Mother Sues Pfizer Over Son’s Death from Zoloft Birth Defects — (Top Class Actions)

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Top Class Actions

By Courtney Coren

August 8, 2013

A Texas woman has filed a wrongful death lawsuit against Pfizer Inc. and Greenstone, LLC, alleging that the companies’ generic Zoloft antidepressant that she was taking while pregnant caused her son to be born prematurely. These Zoloft birth defects were severe enough that he died five days after he was born.

The Zoloft lawsuit was filed July 17, 2013, in the U.S. District Court in the Eastern District of Pennsylvania by Marisol Smith on behalf of her son Prince Lloyd Tahreek Smith. Prince died on July 2, 2011, five days after his birth on June 27, 2011. Greenstone is a subsidiary of Pfizer and the manufacturer Sertraline, a generic version of Pfizer’s drug Zoloft.

Smith took Sertraline during her pregnancy with Prince. Neither she nor her doctor were aware of the birth defects associated with Zoloft or Sertraline, according to the lawsuit, so she continued taking the antidepressant even after she found out that she was pregnant.

Baby Prince was born prematurely on June 27, 2011, at just 25 weeks old. After he was born, Prince was diagnosed with several congenital defects, including respiratory distress syndrome, patent ductus arteriosus, and atrial septal defect with ventricular tachycardia.

On June 30, 2011, Prince began suffering from severe bleeding in his lungs, also called a pulmonary hemorrhage. Prince ended up needing ventilation support and a blood transfusion. The bleeding in his lungs caused him to deteriorate quickly, and he died on July 2, 2011 from bleeding in his lungs and on his brain. His mother says his death could have been avoided if she had been warned that Zoloft and Sertraline side effects include birth defects.

“To this day, Pfizer or Greenstone has not informed women of childbearing age, or pregnant women, that they should not take Sertraline,” the birth defect lawsuit states. “Pfizer still targets these women as their primary market.”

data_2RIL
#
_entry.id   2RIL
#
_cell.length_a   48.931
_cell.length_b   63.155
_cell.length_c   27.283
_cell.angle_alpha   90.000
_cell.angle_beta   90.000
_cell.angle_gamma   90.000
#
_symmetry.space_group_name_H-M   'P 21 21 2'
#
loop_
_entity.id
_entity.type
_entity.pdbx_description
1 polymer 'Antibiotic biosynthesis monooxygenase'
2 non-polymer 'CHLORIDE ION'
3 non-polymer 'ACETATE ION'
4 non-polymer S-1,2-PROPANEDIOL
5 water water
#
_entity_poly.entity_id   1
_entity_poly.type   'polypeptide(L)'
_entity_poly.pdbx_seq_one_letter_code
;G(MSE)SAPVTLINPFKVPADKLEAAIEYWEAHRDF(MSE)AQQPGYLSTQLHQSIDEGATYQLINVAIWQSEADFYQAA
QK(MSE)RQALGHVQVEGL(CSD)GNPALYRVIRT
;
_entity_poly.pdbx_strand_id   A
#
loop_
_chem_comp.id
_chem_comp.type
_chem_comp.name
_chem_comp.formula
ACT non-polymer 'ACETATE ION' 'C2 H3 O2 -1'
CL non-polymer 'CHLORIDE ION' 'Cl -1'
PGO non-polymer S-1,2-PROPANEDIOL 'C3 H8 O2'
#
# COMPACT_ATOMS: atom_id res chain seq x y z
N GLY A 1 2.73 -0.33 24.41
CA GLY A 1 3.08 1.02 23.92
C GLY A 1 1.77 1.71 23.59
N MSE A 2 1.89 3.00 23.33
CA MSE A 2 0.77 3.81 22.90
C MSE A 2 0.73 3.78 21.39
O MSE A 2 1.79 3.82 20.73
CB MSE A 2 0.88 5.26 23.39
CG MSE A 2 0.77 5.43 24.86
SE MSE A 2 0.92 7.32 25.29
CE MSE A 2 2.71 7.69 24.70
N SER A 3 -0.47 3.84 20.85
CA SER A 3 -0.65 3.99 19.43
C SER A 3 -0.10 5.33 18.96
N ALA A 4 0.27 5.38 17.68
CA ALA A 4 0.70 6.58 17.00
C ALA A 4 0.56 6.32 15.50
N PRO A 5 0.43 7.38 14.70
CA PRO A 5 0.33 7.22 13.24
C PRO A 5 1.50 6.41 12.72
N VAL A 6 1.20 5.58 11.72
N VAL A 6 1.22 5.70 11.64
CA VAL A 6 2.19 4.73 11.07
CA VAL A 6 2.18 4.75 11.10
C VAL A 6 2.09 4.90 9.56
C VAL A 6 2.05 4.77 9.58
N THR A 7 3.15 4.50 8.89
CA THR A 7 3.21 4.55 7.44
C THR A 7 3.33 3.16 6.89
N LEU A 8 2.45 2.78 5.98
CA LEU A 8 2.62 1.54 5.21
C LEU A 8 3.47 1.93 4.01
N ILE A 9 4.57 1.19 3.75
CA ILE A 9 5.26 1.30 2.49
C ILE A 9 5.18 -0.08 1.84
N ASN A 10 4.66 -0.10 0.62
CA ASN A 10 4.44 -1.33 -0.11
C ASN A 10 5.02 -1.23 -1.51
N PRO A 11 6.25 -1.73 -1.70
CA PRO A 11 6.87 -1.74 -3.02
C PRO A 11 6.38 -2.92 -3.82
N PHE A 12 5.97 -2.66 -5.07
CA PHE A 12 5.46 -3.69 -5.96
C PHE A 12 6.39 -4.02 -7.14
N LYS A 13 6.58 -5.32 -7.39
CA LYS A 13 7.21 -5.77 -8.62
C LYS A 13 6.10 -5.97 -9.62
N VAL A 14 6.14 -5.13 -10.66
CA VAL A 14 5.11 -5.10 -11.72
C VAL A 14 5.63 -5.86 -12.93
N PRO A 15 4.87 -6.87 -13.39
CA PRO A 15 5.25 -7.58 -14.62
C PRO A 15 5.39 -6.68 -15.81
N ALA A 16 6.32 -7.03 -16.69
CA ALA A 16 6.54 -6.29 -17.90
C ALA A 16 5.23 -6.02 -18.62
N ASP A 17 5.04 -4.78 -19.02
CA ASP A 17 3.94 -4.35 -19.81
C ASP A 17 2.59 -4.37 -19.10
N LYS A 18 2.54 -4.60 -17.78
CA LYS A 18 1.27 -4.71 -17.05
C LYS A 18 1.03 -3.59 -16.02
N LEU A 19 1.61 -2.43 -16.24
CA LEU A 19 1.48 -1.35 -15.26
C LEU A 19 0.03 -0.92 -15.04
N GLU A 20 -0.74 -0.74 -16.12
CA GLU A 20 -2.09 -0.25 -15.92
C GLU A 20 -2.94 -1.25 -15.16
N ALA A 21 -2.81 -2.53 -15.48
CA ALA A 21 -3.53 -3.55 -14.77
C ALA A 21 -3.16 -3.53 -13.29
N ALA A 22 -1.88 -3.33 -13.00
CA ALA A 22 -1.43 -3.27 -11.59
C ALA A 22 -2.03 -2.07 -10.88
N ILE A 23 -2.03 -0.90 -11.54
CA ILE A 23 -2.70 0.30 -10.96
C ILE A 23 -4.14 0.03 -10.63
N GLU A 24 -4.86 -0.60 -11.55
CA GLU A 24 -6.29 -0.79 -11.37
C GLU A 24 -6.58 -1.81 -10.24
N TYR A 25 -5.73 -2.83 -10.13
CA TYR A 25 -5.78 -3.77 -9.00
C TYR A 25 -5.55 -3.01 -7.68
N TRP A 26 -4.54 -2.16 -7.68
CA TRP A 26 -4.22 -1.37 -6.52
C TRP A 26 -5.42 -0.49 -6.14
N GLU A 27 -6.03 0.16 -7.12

Studies Link Zoloft to Birth Defects

A study published in the New England Journal of Medicine (NEJM) in 2006 revealed that the birth defect PPHN was six times more common in babies whose mothers took an SSRI antidepressant after the 20th week of pregnancy compared to babies whose mothers did not take an antidepressant.

The FDA describes PPHN as a “life-threatening lung condition that occurs soon after birth of the newborn.”

The prescription guide for Zoloft warns that “infants exposed to SSRIs in pregnancy may have an increased risk for persistent pulmonary hypertension of the newborn [PPHN]. PPHN occurs in 1-2 per 1,000 live births in the general population and is associated with substantial neonatal morbidity and mortality. Several recent epidemiologic studies suggest a positive statistical association between SSRI use (including Zoloft) in pregnancy and PPHN.”

Another study published in the New England Journal of Medicine in 2007 looked at babies who’s mothers did not take SSRIs during pregnancy and compared them to mothers who took Sertraline and found that those babies had an 80-percent higher chance of developing craniosynostosis. A different study published the same month in the NEJM found that the risk was 70 percent.

There are several studies cited in the Zoloft birth defects lawsuit that show the risks of Sertraline and Zoloft to unborn children. These potential side effects also include cranial malformations, omphalocele (when an infant’s intestines grow outside of the body), and cardiac side effects, to name a few.

Get a Free Zoloft Birth Defect Lawsuit Review

If you or anyone you know has had a child born with a birth defect as a result of taking an SSRI such as Zoloft, legal options are available. Learn more and get a free legal consultation regarding a claim’s eligibility at the Zoloft & SSRI Antidepressant Birth Defect Class Action Lawsuit Investigation. Experienced birth defect lawyers have access to medical experts to assess whether or not this antidepressant played a role in the development of a serious heart defect in your child, so act now.